All About Audio Amplifiers
What are audio amplifiers?
To make it simple, it is a device for increasing the power or level of a signal. In our context here, it is the device to take the input from audio source and produce sound over the speakers. There are many types of amplifiers. It is categorized into what they’re used for, like microphone, guitar, audio, IF, RF, video amplifier, and etc.
What we’re focusing here are all about audio amplifiers! How to differentiate, understand and even DIY it to drive our beloved speakers.
There are basically two camps of amplifiers – vacuum tube (valve) and solid state (semiconductor) based amplifiers. Vacuum tube based amplifiers are gaining popularity as many claim the unique sonic characteristics that make them more listenable, warm and analog sounding compare solid state based amplifiers. I myself am a supporter of both, where I would like to mix both technologies in the audio chain.
Vacuum tube, electron tube, or thermionic valve, are devices used in the older days to amplify, rectify, regulate, change, or switch electrical signals by controlling the current or electrons in a vacuum space. Some vacuum tubes are filled with gas to generate certain electrical characteristics too. Vacuum tube amplifiers are usually discrete since there are no integrated vacuum tube circuits.
Examples: triodes, tetrodes, pentodes, diodes, rectifiers, regulators, nixies and etc.
Solid state devices are components made up from solid materials instead of vacuum space where the current or electron flows and being controlled entirely in the solid matter itself. These devices are usually crystalline conductors, insulators and semiconductor, made up of silicon and other materials. Some solid state amplifier uses discrete components to build up the amplifier and some uses integrated circuits (IC) to do the job.
Examples: Opamp, MOSFET, J-FET, FET, BJT, diode, rectifier, voltage regulator, and etc.
There is also a camp called the hybrid amplifiers. It mates solid state devices and vacuum tubes to form a hybrid amplifier. The combination could be vacuum tube pre-amplifier and solid-state power stage; or solid-state pre-amplifier and vacuum tube power stage (rarely this case but is possible). It can be housed in a single chassis or separate into pre-amplifier and power amplifiers. This will have the best of both worlds as usually vacuum tube is associated with tone and solid-state is with drive or power.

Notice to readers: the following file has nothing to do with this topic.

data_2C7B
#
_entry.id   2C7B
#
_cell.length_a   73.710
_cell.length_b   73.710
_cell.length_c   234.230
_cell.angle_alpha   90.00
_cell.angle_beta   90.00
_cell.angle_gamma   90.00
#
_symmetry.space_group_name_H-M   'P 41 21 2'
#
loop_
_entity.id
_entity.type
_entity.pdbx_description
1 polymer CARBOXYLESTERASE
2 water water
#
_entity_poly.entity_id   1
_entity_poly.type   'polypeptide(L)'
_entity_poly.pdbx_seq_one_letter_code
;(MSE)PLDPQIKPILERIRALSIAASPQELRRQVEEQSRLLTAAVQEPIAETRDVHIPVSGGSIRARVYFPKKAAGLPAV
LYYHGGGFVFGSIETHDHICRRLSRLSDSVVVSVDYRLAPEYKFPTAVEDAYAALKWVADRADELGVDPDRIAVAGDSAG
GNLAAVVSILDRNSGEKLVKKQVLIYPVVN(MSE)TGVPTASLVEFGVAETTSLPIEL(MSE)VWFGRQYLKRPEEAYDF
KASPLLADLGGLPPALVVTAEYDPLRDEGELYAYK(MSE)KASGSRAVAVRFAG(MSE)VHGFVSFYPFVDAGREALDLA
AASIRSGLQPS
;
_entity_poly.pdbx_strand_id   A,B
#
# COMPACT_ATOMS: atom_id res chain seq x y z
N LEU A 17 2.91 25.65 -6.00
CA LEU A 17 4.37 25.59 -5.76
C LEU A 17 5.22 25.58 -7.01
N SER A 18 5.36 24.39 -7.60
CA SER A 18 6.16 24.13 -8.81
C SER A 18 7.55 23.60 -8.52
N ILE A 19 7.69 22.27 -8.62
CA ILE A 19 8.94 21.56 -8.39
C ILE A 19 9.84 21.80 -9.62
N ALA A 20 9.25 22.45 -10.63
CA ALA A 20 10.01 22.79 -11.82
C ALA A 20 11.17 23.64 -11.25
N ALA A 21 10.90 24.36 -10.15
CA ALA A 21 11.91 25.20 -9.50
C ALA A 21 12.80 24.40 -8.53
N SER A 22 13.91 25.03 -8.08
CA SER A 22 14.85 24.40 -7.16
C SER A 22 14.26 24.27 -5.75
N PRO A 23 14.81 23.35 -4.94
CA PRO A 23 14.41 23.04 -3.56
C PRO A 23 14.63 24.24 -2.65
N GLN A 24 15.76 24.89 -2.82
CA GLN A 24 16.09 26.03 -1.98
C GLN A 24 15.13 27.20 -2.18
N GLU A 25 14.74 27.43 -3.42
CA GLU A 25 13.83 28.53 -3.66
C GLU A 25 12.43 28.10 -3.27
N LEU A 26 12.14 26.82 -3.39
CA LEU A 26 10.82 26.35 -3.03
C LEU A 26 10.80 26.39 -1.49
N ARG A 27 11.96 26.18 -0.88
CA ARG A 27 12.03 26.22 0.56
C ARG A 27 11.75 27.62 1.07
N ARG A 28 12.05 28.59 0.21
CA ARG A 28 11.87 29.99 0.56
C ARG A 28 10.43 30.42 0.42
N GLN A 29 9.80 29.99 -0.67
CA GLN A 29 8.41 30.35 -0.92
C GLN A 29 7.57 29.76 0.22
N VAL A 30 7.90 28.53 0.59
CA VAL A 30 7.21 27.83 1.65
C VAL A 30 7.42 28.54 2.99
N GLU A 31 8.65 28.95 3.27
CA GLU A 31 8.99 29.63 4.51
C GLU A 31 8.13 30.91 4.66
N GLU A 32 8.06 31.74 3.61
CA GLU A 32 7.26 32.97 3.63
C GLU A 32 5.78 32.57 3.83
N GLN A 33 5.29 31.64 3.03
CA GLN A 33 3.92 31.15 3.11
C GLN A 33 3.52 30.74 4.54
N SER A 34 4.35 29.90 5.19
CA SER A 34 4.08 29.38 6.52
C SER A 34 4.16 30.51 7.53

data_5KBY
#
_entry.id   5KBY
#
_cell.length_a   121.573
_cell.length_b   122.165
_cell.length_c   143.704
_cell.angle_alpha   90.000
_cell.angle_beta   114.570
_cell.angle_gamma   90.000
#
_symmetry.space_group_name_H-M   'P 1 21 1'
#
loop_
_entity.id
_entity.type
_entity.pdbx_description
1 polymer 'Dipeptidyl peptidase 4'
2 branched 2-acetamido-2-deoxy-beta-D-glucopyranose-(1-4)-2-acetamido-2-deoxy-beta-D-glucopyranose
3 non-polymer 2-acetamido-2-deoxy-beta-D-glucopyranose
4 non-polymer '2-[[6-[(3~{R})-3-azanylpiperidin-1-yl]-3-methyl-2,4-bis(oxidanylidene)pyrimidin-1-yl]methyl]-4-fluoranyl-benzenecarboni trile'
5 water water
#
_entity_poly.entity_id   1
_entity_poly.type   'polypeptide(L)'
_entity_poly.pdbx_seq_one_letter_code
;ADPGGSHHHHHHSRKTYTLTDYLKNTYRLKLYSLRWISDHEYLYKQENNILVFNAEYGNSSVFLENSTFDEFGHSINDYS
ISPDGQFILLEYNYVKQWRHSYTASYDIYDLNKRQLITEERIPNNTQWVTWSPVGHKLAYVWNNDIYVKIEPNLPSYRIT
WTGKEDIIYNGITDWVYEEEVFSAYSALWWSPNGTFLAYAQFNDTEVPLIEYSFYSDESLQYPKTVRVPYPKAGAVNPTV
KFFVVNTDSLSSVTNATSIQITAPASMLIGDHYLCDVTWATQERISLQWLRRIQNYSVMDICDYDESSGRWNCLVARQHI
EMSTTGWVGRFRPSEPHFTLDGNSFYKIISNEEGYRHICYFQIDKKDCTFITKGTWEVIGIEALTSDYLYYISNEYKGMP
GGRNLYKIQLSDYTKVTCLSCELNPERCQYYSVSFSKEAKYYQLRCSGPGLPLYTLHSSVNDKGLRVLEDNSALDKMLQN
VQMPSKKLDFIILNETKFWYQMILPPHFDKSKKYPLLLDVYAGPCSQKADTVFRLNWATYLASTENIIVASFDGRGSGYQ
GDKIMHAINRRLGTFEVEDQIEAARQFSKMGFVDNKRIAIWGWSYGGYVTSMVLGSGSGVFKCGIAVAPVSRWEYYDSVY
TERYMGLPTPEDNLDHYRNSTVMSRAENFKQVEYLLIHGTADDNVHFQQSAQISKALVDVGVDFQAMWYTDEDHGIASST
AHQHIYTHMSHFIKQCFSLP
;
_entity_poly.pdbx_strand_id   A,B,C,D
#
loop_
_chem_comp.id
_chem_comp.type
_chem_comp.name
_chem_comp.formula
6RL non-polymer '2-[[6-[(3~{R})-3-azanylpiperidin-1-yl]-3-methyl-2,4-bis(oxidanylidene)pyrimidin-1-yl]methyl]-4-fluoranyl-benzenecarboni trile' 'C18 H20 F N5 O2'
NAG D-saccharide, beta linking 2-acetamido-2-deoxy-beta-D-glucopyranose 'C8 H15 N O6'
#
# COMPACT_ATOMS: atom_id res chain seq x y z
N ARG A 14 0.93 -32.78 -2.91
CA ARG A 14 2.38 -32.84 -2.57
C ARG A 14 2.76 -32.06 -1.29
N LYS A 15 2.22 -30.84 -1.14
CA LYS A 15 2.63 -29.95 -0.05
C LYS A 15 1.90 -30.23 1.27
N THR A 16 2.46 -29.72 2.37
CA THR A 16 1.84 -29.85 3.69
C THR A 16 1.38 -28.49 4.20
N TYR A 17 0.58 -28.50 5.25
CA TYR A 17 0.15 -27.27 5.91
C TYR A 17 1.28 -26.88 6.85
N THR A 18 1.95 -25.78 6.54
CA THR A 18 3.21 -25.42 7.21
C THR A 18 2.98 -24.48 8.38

There are several basic categories of audio amplifier too.
- Integrated amplifier – contains the volume control, source switching, tone controls, DSP, digital receiver, pre-amplifier, driver and output stages in a single unit. It can receive audio signal from the source and power the speakers directly.
- Power amplifier – contains only the driver and output stages in a single unit. It can receive audio signal from the pre-amplifier and powers the speaker directly. It does not contain the other functions available in the pre-amplifier or integrated amplifier.
- Pre-amplifier – contains the volume control, source switching, tone controls, DSP, digital receiver, and pre-amplifier stages in a single unit. It is only a signal amplifier and cannot power the speakers. Pre-amplifier can be active (powered) and can be passive (no power source needed) too. Passive pre-amplifiers can be made up of stepped transformer, stepped attenuator or just a simple potentiometer.
- Receiver – It is an integrated amplifier with tuner integrated.
- AV receiver – It is an integrated (usually multi-channel) amplifier that has extra functions for home theater use, for example: AV signal decoder, surround channel amplifiers, tuner, video switches, DSP, video conversion & upscaling, and many other functions.
- AV amplifier – It is similar to an AV receiver, less the tuner.
Well, this concludes the 10,000ft introduction of audio amplifiers! We shall dwell deeper in near future. Stay tuned!
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